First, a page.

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Cold War bunker goes on sale in one of Cardiff’s priciest suburbs for £40,000

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An abandoned Cold War bunker, tucked away among period properties in Cardiff, is on the market for a starting price of £40,000.

The unassuming 2,000sq ft brick building in Llandaff – one of the Welsh capital’s priciest suburbs – offers a fascinating glimpse into history behind decades of overgrowth and neglect.

However, the former civil defence control centre will require a lot of work to make it habitable.

The interior is damp, with mouldy walls, and lies strewn with litter – along with long-forgotten furniture including rusting bunk beds.  

The Cardiff Council-owned bunker was built in 1956 to coordinate local operations in the event of an emergency.

It remained operational until the Civil Defence Corps, who were stationed there, were disbanded in 1968.

An abandoned Cold War bunker, tucked away among period properties in Cardiff, is on the market for a starting price of £40,000. The unassuming 2,000sq ft brick building in Llandaff - one of the Welsh capital's priciest suburbs - offers a fascinating glimpse into history behind decades of overgrowth

An abandoned Cold War bunker, tucked away among period properties in Cardiff, is on the market for a starting price of £40,000. The unassuming 2,000sq ft brick building in Llandaff – one of the Welsh capital’s priciest suburbs – offers a fascinating glimpse into history behind decades of overgrowth

The former civil defence control centre will require a lot of work to make it habitable. The interior is damp, with mouldy walls, and lies strewn with litter

The former civil defence control centre will require a lot of work to make it habitable. The interior is damp, with mouldy walls, and lies strewn with litter

The Cardiff Council-owned bunker was built in 1956 to coordinate local operations in the event of an emergency. It remained operational until the Civil Defence Corps, who were stationed there, were disbanded in 1968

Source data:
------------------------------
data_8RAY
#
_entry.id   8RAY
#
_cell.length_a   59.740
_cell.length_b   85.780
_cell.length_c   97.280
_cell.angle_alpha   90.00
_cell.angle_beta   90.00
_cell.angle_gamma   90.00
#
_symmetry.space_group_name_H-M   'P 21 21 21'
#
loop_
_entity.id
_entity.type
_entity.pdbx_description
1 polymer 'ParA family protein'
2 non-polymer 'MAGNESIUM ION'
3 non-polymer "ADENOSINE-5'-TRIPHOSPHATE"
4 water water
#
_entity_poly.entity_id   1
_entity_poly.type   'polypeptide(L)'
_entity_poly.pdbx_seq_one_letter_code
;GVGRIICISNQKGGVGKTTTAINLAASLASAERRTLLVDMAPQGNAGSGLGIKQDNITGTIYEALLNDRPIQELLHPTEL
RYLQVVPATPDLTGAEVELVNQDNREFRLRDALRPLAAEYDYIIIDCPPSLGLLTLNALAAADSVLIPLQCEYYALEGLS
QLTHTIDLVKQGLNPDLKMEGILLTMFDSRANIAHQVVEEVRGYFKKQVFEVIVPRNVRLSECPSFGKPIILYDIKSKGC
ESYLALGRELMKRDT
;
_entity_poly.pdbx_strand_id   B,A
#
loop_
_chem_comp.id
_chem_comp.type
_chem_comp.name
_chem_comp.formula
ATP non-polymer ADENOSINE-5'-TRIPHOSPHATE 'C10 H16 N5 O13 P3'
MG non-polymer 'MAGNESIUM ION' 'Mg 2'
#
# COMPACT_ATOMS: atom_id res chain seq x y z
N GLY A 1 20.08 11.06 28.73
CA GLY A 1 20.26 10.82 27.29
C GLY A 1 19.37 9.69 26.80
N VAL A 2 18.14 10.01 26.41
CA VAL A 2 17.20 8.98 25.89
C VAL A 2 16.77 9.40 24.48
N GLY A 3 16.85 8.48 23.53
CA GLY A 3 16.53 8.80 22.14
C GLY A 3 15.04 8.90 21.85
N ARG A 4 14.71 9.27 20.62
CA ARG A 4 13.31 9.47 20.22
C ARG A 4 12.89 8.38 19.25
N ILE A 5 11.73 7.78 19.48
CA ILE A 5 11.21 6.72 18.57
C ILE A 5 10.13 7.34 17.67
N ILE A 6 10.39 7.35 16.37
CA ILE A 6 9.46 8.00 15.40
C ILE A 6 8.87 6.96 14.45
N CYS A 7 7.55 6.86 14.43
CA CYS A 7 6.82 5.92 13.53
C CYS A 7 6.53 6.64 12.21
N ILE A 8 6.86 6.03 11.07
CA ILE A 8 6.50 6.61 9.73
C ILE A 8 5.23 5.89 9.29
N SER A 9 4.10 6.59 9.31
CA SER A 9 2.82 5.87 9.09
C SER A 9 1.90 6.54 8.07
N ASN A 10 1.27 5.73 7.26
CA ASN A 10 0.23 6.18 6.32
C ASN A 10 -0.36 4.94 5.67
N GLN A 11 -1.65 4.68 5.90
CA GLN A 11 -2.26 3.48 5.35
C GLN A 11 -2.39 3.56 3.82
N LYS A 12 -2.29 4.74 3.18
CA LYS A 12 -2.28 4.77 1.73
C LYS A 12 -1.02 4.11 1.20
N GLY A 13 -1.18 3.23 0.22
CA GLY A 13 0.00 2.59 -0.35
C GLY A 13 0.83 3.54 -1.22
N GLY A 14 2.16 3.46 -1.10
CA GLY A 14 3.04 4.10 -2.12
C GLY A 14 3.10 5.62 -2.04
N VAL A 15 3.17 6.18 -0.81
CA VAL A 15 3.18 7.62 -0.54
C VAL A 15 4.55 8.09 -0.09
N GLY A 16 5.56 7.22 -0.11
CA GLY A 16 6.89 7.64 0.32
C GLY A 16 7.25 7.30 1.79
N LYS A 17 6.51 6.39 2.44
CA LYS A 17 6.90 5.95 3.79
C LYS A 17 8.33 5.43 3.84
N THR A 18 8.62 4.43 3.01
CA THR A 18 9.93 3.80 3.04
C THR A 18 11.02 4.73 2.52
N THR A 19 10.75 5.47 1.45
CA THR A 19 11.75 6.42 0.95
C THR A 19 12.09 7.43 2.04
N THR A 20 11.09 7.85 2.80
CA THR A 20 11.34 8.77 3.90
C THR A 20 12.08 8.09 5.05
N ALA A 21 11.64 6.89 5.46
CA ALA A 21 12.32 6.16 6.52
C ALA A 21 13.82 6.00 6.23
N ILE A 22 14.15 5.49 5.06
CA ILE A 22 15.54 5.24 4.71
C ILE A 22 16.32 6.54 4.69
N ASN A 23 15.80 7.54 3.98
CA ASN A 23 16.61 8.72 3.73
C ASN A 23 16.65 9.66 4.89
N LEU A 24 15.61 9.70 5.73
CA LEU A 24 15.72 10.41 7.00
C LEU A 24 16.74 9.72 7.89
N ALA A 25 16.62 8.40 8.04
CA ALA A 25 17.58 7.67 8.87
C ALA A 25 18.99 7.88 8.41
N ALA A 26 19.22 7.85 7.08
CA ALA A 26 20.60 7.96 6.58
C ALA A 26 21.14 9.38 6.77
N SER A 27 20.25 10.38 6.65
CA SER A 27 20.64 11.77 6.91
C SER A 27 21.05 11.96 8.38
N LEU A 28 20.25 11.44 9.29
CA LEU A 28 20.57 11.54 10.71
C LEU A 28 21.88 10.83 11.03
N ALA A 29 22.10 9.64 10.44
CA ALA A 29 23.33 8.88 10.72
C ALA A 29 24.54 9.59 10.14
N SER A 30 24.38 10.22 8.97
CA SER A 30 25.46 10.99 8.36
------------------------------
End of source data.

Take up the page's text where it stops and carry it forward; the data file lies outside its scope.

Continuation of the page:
The Cardiff Council-owned bunker was built in 1956 to coordinate local operations in the event of an emergency. It remained operational until the Civil Defence Corps, who were stationed there, were disbanded in 1968

When the CDC left, the building was maintained by volunteers until 1984. It then served as the county standby control room and was used for storage until its doors closed for the final time in 1991. (Above, rusting bunk beds in the bunker)

When the CDC left, the building was maintained by volunteers until 1984. It then served as the county standby control room and was used for storage until its doors closed for the final time in 1991. (Above, rusting bunk beds in the bunker)

In 2012, Graham Tatnell spoke of his time as a member of the corps at the building.

He said it could have become a Cold War nerve centre should a ‘World War III’ ever have become a reality.

Mr Tatnell, a former hospital technician, said: ‘I know it was supposed to be for nuclear warfare. But no one would have been any help if there was a bomb dropped. But we did flood relief and Aberfan [1966 mining tragedy] and other disasters.

‘When we finished, the chairman just shut the doors and left, so all the things that we had were left there, including photos.

‘It was sad that the place has deteriorated and it had obviously been vandalised.’

When the corps left in 1968, the building was maintained by volunteers until 1984. It then served as the county standby control room and was used for storage until its doors closed for the final time in 1991.

Author Nick Catford took photographs of the inside of the building in 2003 (including the one seen here). Mr Catford specialises in researching and writing books on the intriguing historic buildings of Britain's past, including bunkers and tunnels as well as trains and railways

Author Nick Catford took photographs of the inside of the building in 2003 (including the one seen here). Mr Catford specialises in researching and writing books on the intriguing historic buildings of Britain’s past, including bunkers and tunnels as well as trains and railways

The rooms of the bunker in the past provided an office, control room, living and sleeping accommodation, referring back to the property's intended use. (Above, how it looked in 2003)

The rooms of the bunker in the past provided an office, control room, living and sleeping accommodation, referring back to the property’s intended use. (Above, how it looked in 2003)

It was reported in 2013 that the local Llandaff Society group were looking into turning the Vaughan Avenue building into a Cold War museum. But the damage caused by vandals and the elements is said to have hampered this suggestion ever becoming a reality

It was reported in 2013 that the local Llandaff Society group were looking into turning the Vaughan Avenue building into a Cold War museum. But the damage caused by vandals and the elements is said to have hampered this suggestion ever becoming a reality